by Nicholas Jones
The Cleveland Chamber Music Society presented the Dover Quartet on Tuesday, May 10 in the final concert of its 2015-16 season at Plymouth Church in Shaker Heights. The program ranged from the mid-19th century to the mid-20th century, unified by a Romantic palette that perfectly matched the expressive playing of this distinguished young ensemble.
The first piece on the program was new to me, and, I believe, to many in the audience. The prolific Polish-Soviet composer Mieczysław Weinberg has been overshadowed by the reputation of his friend and contemporary Dmitri Shostakovich. Weinberg’s String Quartet No. 8, Op. 66, dates from 1959, the same year as Shostakovich’s famous eighth quartet, and it deserves to be heard more often. This single-movement piece begins with a dreamlike, meditative opening motif that takes on a broader lyrical quality before launching into an agitated, almost frenetic intensity, followed by a brief return to the original mood. Weinberg writes with a strong sense of musical structure, and yet, as with Shostakovich, Weinberg’s music is never far from premonitions of disaster.
A more familiar piece followed the Weinberg, the second string quartet by the Czech composer Leoš Janáček. Written in 1928, the quartet is subtitled “Intimate Letters” — a heartfelt distillation of the aging Janáček’s complex emotional response to his love for a young married woman, Kamila Stösslová. Expansive and varied, this quartet is almost the direct opposite of what we might think of as the work of a composer in his final year of life: the music seems never content to rest, but constantly shifts in a passionate evolution of feeling.
The first movement begins with a big, modernist outburst of sound. A dance band appears from nowhere with its companionable rhythms. There’s a hymn somewhere in the soundscape, and we are treated to some gorgeous tunes for the viola. In all four movements, there is a similarly astonishing flexibility of style: episodes now tender, now anguished; tunes that metamorphose into accompaniment figures and then reappear with new intensity; a Viennese waltz that ends in sudden high drama. When Janáček heard the quartet played through for the first time only two months before his death, he was clearly struck by the romantic power of his own composition. Writing to Kamila, he called it “a work as if carved out of living flesh.”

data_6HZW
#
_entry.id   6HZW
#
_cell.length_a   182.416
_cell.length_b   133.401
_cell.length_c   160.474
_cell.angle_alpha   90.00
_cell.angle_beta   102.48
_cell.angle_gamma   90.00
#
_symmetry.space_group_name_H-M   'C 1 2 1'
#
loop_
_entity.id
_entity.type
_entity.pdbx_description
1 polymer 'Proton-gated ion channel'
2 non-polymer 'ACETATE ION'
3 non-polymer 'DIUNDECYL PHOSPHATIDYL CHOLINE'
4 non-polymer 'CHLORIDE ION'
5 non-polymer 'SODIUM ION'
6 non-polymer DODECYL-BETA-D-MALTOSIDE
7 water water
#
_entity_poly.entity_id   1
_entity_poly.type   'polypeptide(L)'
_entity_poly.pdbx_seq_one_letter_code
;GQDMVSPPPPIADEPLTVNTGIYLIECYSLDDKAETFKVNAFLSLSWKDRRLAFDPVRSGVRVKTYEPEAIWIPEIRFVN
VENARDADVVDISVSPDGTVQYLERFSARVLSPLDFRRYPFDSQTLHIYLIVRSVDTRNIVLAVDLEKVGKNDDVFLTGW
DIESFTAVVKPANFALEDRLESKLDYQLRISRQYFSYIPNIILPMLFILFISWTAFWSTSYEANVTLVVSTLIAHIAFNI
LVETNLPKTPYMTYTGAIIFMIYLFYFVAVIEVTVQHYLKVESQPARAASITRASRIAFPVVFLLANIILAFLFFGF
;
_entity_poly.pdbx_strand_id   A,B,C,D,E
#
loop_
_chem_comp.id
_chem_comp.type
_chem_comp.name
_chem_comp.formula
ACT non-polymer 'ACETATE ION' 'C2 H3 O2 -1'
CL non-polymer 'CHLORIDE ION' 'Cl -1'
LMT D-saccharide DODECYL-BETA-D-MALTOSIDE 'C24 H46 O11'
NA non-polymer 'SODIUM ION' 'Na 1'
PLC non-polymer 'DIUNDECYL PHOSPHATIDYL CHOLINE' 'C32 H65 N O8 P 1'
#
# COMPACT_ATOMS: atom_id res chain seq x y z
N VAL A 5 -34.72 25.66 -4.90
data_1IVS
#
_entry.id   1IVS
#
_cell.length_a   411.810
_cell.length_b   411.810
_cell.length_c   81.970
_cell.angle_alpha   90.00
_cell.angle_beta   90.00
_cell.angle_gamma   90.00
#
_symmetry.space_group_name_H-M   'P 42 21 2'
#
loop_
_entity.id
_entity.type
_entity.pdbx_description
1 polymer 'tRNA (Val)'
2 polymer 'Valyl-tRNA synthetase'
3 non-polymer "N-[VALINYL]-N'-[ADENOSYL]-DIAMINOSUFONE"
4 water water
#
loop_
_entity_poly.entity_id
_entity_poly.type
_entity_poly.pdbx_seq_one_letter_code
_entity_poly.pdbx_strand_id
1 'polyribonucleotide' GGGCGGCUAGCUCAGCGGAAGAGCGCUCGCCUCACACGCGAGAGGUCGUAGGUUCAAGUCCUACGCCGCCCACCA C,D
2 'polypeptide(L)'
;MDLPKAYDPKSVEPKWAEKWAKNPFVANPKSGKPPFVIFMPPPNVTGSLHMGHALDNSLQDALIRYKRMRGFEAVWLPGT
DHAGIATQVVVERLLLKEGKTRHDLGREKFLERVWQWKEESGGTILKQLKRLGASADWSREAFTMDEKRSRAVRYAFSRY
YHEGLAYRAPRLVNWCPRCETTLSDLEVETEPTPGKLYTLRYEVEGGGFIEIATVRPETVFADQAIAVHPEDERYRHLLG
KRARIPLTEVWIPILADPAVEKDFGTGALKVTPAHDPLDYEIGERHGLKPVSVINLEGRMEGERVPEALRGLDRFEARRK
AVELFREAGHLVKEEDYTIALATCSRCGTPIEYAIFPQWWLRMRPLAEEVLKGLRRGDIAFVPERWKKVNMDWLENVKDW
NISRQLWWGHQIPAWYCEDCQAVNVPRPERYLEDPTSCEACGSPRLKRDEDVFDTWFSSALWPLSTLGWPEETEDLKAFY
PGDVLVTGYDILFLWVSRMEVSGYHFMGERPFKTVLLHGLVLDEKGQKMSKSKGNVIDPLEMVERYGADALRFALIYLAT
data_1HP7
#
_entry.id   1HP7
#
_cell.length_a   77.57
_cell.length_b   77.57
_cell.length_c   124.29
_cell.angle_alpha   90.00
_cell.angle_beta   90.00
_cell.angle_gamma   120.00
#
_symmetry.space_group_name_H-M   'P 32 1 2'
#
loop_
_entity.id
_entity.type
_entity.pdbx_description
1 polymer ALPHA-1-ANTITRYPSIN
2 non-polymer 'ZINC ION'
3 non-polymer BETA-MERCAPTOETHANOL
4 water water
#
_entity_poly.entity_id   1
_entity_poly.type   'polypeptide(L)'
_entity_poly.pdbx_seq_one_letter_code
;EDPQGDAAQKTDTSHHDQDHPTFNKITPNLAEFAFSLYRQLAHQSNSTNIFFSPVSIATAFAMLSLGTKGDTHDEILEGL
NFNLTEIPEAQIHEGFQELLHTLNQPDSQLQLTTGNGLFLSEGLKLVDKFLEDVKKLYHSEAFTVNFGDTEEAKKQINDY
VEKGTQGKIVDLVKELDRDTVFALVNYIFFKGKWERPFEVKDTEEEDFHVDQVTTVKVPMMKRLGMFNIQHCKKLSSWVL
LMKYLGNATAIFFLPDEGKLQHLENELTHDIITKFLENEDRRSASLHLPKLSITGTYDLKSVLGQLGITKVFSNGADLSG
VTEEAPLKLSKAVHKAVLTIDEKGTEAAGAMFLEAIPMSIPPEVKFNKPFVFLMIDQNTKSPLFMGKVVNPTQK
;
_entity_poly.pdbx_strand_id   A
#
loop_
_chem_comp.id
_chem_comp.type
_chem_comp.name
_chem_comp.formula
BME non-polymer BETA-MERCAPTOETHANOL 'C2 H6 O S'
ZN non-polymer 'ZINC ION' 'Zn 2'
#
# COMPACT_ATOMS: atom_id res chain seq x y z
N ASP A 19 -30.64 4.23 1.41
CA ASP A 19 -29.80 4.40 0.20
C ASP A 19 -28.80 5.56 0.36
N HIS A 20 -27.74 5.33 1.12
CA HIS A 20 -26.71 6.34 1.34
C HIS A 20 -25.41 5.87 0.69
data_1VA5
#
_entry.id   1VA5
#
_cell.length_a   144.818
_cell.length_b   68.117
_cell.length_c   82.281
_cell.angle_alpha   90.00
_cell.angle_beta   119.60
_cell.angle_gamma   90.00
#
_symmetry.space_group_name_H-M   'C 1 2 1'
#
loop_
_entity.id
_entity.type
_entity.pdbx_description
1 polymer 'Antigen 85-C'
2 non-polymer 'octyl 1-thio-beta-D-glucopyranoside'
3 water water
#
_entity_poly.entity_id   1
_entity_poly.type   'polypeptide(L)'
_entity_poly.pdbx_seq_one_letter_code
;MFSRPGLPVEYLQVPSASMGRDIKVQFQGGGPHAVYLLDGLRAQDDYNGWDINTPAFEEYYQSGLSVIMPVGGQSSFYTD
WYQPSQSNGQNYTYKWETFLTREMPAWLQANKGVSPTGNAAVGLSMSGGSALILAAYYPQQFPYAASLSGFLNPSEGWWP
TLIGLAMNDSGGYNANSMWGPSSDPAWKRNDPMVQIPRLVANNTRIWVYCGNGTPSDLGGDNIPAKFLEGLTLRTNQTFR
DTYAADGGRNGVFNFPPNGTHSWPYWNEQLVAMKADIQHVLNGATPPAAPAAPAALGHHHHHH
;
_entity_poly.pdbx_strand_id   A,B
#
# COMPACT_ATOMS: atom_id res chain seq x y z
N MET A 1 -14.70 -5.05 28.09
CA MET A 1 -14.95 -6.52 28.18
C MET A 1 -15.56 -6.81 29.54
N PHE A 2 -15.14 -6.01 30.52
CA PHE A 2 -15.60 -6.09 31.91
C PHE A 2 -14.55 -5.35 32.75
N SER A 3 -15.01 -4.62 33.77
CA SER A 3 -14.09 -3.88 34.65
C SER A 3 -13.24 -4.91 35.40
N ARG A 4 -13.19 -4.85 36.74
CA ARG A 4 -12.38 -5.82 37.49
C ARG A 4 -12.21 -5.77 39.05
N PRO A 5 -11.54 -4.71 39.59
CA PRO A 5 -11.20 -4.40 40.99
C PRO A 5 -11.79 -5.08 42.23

Janáček would certainly have loved the Dover Quartet’s passionate and accomplished performance. The musicians, all excellent players, have developed an ensemble that serves them well in works as complex and, at times, as quirky as the Janáček. They display various styles of interaction — cellist Camden Shaw makes almost constant eye-contact with his colleagues, while second violinist Bryan Lee seems to connect in other ways, while concentrating on his music stand (all four played from iPads). The four have clearly developed a strong rapport with each other in their time together at the Curtis Institute of Music, and later at the Shepherd School of Music at Rice University.
First violinist Joel Link leads most entrances, but each member of the group takes responsibility as well. Janáček’s quartet gives particular prominence to the viola, which is said to represent the composer’s emotions. It’s a perfect piece for showcasing the commanding musical presence of the Dover’s superb violist, Milena Pajaro-van de Stadt.
The final piece was Robert Schumann’s A minor quartet (Op. 41, No. 1), written in 1842. Classically constructed (Schumann, like Brahms, was still resisting the Wagnerites and clinging to the older forms), the quartet packs familiar structures with energy and surprise — making it an inspired pairing with the Janáček.
The Dover brought a deeper, mellower tone to the Schumann than it had to the modernist-inflected Janáček, conveying in the Romantic work a profound sense of energy and joy, but with no hint of a shallow frivolity. A kind of personal drama seemed to underlie the progress of the usual four-movement structure, accompanied by a rhetoric of unflagging vitality. The quartet culminates in a final Presto with exhilarating melodic leaps, cascading scale passages, and dazzling fugue-like imitations.
After such Romantic fireworks, a quiet encore by Duke Ellington, played with plenty of swing, seemed just right to close a memorable concert.
Published on ClevelandClassical.com May 19, 2016.
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